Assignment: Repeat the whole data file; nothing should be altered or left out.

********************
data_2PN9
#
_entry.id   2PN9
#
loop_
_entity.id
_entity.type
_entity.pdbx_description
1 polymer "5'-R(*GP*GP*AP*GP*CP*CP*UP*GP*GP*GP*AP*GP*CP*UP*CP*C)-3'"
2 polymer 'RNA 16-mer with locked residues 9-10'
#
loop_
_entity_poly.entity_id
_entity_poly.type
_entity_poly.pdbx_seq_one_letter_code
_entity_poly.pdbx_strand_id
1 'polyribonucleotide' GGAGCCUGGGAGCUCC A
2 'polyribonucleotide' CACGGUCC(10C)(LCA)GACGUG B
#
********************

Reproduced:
data_2PN9
#
_entry.id   2PN9
#
loop_
_entity.id
_entity.type
_entity.pdbx_description
1 polymer "5'-R(*GP*GP*AP*GP*CP*CP*UP*GP*GP*GP*AP*GP*CP*UP*CP*C)-3'"
2 polymer 'RNA 16-mer with locked residues 9-10'
#
loop_
_entity_poly.entity_id
_entity_poly.type
_entity_poly.pdbx_seq_one_letter_code
_entity_poly.pdbx_strand_id
1 'polyribonucleotide' GGAGCCUGGGAGCUCC A
2 'polyribonucleotide' CACGGUCC(10C)(LCA)GACGUG B
#